α where c The equation given above shows that the multiplication, α The multiplier shown in FIG. 5 comprises AND gates AND An exclusive OR gate EX-OR The coefficients d x
X
X
X
X
X
X
X
X The multiplier comprises a linear shift register instead of ROMs with large memory capacities which must store a logarithm table and an antilogarithm table of the elements of the Galois field GF(2 Element α
α where M is an integer. If
α then:
α Hence, if α Needless to say, dividend α When divider α According to the present invention, both dividend α FIG. 6 shows a divider for dividing the element of the Galois field GF(2 More specifically, divider data α Dividend data α The AND circuits 61, 62, 63 and 64 are connected to the outputs of the "1" detector circuits 54, 55, 56 and 57, respectively. Hence, the AND circuit 61 supplies the logical product of the outputs from the "1" detector circuit 54 and shift register B The outputs from the AND circuits 61 to 64 are supplied to a 4-input OR circuit 65, whereby element α The linear shift registers A The AND circuits 61 to 64 have the same structure. As shown in FIG. 8, each AND circuit consists of eight AND gates AND FIG. 9 shows the OR circuit 65 used in the divider shown in FIG. 6. The OR circuit 65 consists of eight 4-input OR gates OR FIG. 10 shows the α
α where b Since
α This algebraic operation is performed by exclusive-OR gates EX-OR Then, clock pulses C If more linear shift registers are used for multiplying both the divider α FIG. 11 shows another divider according to the present invention, which can divide the elements of the Galois field GF(2 More specifically, as shown in FIG. 11, divider data α As shown in FIG. 11, the outputs of the linear shift registers Al, A2, A3 and A4 are connected to "1" detector circuits 54, 55, 56 and 57, respectively. Each of the "1" detector circuits 54 to 57 consists of one inverter I Dividend data α The outputs of the linear shift registers B The outputs from the AND circuits 61 to 64 are supplied to a 4-input OR circuit 65, whereby element α As shown in FIG. 8, each of the AND circuits 61 to 64 consists of eight AND gates AND The OR circuit 65 is identical with the circuit shown in FIG. 9. It consists of eight 4-input OR gates OR FIG. 13 shows the α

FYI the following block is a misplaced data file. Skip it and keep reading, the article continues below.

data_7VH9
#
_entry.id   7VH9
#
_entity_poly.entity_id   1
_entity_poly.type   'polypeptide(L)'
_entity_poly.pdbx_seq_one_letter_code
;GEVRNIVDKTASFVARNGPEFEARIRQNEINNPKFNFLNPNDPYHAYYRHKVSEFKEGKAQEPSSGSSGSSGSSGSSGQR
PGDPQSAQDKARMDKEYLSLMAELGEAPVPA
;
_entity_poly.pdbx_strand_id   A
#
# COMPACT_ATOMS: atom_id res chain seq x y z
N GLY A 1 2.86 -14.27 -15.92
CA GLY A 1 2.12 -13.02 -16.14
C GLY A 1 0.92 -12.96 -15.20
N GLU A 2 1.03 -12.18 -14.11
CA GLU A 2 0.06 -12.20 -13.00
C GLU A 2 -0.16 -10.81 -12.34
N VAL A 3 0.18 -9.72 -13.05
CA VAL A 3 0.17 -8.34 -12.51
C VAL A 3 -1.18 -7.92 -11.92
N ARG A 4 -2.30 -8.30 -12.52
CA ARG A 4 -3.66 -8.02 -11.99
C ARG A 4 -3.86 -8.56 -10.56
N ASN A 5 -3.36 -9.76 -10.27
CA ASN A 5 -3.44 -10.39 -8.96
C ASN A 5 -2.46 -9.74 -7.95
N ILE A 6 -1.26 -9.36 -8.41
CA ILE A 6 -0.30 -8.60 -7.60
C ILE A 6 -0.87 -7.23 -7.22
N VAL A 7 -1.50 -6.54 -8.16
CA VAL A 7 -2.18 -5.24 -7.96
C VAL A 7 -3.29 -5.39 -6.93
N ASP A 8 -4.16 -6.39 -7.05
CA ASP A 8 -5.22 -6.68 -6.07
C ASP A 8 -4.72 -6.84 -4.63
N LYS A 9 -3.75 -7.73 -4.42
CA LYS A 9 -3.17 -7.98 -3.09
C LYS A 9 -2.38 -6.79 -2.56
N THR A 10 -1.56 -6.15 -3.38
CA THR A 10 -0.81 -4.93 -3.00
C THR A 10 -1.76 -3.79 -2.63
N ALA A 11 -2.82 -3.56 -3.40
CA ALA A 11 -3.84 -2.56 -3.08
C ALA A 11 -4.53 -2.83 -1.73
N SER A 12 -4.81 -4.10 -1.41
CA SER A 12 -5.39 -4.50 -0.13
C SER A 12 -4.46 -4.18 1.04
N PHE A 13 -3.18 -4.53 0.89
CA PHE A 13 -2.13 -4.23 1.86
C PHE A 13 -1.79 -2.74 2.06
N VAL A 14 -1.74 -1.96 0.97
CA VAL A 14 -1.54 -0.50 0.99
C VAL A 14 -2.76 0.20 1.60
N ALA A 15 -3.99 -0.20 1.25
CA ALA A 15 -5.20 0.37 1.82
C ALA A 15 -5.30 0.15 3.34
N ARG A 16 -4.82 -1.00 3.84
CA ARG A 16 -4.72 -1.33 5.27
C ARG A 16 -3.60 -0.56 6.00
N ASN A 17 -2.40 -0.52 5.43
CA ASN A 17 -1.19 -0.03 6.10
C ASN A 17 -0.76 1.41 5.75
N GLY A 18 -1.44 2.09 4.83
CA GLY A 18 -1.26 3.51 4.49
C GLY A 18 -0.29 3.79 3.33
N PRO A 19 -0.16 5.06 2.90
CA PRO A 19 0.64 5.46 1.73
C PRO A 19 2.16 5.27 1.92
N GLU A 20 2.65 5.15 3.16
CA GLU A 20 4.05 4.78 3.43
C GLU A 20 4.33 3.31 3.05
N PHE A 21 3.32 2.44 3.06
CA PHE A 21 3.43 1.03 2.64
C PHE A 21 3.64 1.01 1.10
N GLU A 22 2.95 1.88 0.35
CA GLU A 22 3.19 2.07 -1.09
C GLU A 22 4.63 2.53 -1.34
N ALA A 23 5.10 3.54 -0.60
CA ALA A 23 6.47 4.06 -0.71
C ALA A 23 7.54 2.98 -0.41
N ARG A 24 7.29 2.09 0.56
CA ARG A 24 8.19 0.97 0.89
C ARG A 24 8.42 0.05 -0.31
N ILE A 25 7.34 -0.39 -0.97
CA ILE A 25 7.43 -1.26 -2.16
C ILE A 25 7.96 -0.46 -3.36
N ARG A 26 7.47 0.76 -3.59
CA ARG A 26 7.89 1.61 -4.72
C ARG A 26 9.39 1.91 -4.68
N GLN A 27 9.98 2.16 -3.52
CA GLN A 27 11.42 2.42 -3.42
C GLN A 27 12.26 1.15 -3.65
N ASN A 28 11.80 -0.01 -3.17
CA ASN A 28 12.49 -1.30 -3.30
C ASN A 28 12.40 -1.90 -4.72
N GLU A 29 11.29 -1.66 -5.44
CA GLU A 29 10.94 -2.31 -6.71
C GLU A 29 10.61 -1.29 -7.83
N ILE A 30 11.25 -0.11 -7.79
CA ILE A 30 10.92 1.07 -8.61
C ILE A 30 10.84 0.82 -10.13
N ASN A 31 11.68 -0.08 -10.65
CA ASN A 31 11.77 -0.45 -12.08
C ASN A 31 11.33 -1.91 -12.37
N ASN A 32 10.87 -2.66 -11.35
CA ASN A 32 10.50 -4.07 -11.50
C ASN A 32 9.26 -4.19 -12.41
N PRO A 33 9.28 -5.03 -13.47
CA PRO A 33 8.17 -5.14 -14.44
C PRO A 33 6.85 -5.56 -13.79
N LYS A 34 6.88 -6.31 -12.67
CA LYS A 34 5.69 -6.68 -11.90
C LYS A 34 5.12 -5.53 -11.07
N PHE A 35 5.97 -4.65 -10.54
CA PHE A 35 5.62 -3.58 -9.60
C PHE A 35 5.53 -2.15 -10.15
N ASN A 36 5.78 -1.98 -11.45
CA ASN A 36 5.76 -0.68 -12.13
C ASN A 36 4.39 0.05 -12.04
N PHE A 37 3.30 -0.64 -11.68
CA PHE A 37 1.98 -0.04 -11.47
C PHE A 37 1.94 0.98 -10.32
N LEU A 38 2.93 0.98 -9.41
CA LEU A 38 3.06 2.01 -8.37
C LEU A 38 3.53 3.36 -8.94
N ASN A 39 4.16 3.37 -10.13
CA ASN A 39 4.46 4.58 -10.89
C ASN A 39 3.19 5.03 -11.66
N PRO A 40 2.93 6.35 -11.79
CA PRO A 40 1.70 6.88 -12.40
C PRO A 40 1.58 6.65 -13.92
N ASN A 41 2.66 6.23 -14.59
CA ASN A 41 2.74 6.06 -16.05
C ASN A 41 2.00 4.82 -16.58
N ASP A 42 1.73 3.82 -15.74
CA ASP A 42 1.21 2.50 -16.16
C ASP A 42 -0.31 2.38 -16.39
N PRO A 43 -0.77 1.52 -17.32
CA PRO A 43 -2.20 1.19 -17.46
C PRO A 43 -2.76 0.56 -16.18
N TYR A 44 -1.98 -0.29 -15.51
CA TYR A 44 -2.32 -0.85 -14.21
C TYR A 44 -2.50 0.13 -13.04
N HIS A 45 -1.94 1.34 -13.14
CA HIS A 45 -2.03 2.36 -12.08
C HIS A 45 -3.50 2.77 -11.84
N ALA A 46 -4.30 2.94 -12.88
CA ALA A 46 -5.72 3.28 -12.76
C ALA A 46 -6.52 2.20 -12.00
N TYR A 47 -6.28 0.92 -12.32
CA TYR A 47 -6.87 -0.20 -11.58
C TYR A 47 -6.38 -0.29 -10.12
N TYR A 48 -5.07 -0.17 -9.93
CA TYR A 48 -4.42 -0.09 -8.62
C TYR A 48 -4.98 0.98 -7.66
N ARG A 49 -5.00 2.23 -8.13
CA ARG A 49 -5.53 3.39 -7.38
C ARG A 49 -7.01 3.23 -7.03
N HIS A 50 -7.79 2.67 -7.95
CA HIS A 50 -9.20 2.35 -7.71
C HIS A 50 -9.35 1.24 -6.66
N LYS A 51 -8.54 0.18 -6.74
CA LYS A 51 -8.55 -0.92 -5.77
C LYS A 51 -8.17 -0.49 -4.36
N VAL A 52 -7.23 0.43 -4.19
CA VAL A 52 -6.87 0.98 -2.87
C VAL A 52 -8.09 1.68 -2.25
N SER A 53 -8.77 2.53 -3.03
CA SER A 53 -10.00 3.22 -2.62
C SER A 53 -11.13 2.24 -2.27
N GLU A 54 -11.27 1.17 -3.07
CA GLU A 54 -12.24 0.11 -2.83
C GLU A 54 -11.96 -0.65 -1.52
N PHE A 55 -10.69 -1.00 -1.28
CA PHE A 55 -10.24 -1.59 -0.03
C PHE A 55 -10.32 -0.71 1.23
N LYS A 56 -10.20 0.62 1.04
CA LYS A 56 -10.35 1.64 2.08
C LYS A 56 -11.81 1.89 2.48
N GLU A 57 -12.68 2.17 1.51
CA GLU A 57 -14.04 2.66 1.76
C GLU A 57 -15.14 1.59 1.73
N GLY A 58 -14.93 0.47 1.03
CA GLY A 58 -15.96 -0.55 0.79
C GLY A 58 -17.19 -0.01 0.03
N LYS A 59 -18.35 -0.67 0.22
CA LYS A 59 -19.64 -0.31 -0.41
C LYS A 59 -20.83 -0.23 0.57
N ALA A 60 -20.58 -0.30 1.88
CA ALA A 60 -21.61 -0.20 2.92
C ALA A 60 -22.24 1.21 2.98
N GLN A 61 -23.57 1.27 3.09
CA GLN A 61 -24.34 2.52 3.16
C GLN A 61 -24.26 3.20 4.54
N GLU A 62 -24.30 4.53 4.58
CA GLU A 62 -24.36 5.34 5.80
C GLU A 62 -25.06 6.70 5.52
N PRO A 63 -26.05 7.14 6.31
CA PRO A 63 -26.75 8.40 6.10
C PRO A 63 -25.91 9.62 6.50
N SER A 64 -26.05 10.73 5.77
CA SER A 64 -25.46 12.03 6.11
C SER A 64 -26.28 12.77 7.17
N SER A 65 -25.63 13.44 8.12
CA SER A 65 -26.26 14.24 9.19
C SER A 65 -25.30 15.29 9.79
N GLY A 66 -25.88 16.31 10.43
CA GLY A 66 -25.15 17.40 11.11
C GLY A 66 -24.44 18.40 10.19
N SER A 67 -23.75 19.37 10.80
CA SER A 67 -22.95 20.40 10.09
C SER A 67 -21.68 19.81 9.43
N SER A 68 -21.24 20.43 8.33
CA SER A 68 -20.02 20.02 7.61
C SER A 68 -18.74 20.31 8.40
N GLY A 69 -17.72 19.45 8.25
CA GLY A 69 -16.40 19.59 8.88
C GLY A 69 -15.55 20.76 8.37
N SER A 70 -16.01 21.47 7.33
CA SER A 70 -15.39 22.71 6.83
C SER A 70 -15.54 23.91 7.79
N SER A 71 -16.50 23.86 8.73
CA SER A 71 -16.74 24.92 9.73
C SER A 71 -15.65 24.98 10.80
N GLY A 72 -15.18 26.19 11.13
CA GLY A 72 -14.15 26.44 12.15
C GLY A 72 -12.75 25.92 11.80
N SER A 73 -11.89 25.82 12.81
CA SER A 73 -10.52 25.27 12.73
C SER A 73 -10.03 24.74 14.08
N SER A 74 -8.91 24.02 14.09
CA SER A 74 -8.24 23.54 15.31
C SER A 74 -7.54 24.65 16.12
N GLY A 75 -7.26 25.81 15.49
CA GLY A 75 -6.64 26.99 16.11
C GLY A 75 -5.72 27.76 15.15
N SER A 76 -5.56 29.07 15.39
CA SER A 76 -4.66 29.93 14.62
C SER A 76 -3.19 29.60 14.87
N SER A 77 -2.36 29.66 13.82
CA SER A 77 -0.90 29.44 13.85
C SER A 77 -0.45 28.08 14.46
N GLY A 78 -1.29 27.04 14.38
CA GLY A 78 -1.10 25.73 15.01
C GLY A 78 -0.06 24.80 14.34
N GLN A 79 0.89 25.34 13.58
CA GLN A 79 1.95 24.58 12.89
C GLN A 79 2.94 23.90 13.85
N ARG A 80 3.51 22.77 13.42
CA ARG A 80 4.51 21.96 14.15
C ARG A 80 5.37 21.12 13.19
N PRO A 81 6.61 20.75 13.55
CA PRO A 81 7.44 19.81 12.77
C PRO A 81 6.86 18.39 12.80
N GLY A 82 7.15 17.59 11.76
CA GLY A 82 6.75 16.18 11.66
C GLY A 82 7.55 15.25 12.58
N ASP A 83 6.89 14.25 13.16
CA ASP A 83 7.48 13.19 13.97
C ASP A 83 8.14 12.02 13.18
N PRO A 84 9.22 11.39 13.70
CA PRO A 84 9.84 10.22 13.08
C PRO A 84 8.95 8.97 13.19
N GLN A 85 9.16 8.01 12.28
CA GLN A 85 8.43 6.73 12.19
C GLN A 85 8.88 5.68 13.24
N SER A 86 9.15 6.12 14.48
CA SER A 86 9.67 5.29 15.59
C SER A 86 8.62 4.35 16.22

α In this case, α·B(α) is expressed as follows: ##EQU16## Therefore, the α The α The divider shown in FIG. 11 divides element α First, divider data α Then, clock pulses C More specifically, the divider shown in FIG. 11 divides element α First, divider data α Clock pulses C The register A As described above, the linear shift registers A Two linear shift registers A The present invention is not limited to the embodiments described above. Various changes and modifications are possible within the scope of the invention. For example, the apparatus of the invention may be used in combination with a system for recording, reproducing and transmitting digital data such as PCM data, a system for processing such data or any other system in which one of the elements of the Galois field needs to be divided by another element of the Galois field. As described above in detail, the present invention can provide an apparatus for dividing the elements of a Galois field, which has neither a logarithm buffer nor an antilogarithm buffer, both of which need to have a large memory capacity, and which therefore has a simple structure and can be manufactured inexpensively, and which can still operate at a high speed. Patent Citations